Hiding behind coffee in Gila Bend, AZStraddling the middle of these worlds is the modern sailboat. You are not at Starbucks, so forget your lattes and frappa-dappa-cheenoes. You are also not on a warship so forget about having as much electricity as a nuclear reactor can generate. Plus, there's no honor to be gained by drinking mud. So you're left in the middle: you need a solid way to make a good brew while at the same time keeping it simple and durable.

It was with that aim and many days and nights since that I have come to arrive at what I believe is the perfect system. I'll spill the beans (pardon the pun) right now and tell you the ingredients: a percolator and pre-ground coffee.

So right there the coffee snobs have x'd out of this tab, closing their MacBook Pro lids, and shaking their heads in disgust at the idea of either of those options. Combining them is tantamount to high treason. 


Developed in the 1800's, percolators were only knocked aside by the modern electric drip system in the 1950's and 1960's. For over a century and a half Americans and Europeans primarily used percolators, especially those out in the frontiers. They are still widely used in the wilderness.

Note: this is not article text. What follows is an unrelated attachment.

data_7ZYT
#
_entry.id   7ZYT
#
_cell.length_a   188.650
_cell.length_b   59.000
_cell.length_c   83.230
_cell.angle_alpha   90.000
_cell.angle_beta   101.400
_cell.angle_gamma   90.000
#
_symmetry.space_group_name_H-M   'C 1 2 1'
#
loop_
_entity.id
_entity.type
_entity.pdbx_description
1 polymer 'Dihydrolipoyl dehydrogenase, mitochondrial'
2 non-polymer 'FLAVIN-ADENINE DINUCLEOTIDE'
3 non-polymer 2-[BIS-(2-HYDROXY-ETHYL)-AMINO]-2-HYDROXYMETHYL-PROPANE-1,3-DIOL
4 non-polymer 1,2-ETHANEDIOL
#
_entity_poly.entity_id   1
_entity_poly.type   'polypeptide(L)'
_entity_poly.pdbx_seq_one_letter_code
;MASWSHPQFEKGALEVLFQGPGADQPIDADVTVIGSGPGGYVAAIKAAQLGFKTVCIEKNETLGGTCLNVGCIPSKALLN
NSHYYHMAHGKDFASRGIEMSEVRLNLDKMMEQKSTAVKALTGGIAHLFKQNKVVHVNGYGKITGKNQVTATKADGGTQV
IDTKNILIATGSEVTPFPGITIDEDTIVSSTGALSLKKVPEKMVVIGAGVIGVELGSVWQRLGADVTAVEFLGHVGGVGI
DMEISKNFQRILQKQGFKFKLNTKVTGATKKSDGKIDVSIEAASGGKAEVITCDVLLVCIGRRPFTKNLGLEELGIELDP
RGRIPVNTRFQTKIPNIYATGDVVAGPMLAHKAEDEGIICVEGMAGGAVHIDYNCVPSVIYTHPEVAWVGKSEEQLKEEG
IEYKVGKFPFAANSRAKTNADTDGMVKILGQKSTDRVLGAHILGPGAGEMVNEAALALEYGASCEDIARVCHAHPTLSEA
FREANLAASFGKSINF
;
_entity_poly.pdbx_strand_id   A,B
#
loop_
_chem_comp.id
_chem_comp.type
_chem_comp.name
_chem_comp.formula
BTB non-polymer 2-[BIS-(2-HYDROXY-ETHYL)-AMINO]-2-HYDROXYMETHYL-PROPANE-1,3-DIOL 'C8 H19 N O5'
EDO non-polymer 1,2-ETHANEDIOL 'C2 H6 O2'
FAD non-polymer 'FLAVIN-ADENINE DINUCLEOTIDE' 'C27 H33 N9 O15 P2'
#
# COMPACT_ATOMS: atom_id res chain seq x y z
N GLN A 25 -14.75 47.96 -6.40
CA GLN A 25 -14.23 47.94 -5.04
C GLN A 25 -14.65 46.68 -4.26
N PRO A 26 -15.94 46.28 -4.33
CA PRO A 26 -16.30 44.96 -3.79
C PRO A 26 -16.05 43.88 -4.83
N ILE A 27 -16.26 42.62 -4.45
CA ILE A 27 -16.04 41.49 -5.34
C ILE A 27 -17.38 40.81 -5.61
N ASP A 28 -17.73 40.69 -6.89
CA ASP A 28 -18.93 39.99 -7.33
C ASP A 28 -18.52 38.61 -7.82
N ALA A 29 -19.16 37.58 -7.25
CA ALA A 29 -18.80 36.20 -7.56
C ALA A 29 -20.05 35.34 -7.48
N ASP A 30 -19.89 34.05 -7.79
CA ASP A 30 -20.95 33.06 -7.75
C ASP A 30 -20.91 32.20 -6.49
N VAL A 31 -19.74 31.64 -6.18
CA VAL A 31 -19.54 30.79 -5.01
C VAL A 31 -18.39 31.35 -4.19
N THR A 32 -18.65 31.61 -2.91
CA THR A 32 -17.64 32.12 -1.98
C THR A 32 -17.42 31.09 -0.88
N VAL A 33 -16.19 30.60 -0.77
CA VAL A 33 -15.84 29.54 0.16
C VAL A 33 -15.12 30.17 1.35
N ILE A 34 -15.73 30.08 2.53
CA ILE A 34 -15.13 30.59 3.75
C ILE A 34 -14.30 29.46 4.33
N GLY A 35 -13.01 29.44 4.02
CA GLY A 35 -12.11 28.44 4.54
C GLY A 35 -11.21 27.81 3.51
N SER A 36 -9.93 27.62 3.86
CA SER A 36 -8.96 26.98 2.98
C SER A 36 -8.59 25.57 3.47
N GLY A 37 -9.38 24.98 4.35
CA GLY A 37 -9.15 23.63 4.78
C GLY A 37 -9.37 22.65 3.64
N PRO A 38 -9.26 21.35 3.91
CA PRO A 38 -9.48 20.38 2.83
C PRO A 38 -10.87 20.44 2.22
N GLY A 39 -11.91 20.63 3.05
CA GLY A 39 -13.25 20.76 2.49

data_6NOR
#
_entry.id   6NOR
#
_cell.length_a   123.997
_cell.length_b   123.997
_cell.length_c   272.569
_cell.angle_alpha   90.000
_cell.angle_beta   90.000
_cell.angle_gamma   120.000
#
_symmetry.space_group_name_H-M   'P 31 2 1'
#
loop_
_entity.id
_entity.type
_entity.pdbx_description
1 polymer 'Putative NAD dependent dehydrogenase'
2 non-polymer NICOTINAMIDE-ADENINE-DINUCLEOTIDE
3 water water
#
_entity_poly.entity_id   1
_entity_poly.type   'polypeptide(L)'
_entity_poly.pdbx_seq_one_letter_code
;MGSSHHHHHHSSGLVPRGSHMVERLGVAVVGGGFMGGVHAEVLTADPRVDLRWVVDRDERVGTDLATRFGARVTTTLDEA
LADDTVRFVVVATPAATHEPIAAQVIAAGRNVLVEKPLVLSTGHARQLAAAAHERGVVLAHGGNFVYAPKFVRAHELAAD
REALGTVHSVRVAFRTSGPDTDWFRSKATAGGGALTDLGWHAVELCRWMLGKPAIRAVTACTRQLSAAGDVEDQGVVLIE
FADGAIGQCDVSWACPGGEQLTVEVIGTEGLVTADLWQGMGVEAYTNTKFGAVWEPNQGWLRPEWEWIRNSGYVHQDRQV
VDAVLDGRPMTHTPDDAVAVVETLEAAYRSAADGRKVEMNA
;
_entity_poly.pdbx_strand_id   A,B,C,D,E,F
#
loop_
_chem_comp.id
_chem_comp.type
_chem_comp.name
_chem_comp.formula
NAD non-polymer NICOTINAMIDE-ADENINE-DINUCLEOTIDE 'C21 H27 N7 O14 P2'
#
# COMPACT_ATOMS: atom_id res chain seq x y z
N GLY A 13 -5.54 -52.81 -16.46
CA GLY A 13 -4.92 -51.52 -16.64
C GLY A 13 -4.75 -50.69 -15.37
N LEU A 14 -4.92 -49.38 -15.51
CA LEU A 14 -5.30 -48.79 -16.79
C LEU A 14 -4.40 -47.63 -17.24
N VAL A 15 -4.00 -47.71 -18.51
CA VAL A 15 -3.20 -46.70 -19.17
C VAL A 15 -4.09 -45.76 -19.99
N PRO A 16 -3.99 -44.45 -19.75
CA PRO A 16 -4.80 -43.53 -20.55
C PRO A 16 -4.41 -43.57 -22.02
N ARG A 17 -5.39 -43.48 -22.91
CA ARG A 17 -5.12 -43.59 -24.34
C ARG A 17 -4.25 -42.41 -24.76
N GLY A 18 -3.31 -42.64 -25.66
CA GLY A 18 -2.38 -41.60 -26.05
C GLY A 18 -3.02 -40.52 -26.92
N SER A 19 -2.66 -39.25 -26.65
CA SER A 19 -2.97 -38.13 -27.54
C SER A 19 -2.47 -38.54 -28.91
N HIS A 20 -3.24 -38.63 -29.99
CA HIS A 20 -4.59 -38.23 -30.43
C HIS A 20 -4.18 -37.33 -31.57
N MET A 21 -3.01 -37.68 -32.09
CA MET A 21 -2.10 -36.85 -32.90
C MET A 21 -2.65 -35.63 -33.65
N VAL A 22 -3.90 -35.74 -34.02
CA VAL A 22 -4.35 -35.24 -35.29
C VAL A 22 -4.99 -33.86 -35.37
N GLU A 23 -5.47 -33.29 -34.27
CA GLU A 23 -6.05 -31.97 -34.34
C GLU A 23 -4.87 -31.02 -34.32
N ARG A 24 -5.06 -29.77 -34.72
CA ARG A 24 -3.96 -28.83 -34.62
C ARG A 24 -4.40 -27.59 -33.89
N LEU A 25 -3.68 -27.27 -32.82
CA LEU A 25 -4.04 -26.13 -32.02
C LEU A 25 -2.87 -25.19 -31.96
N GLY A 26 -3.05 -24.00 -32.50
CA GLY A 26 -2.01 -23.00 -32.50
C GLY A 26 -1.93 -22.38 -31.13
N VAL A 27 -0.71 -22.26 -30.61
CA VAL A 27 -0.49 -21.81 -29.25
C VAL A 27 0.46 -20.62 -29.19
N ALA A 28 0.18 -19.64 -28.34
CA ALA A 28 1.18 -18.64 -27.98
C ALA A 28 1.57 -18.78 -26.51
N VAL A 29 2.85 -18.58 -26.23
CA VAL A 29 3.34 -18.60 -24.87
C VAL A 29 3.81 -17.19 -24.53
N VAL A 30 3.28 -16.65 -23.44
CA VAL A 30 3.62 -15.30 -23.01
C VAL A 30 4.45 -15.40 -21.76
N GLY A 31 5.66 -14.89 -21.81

Our personal favorite, and the one that has served many a warm beverages on Rebel Heart is the Yosemite Stainless Steel model, which comes in at under $20. You add ground coffee to the top, water to the bottom, let it boil enough that you just barely see it splashing in the little window up top, and kill the heat in ~5 minutes or until the color is as dark as you like.

All the parts are stainless or Lexan, it can be used to heat water for other purposes, it's simple to clean, and it makes enough coffee to fill up a thermos.

Coffee & Grinders (or the lack thereof)

As a somewhat coffee snob, I learned that pre-ground coffee is for prisoners and people who drink 7-Eleven coffee while going out to round up hogs in the morning. Great folks I'm sure, but hardly the type of elitist that I had morphed into.

You might think, as I did, that a manual coffee grinder will work. Yeah, have fun with that. You can make it work if you have a tremendous amount of time and patience. Think of it like rowing an inflatable dinghy across a windy anchorage: possible, but agonizingly stupid unless in an emergency.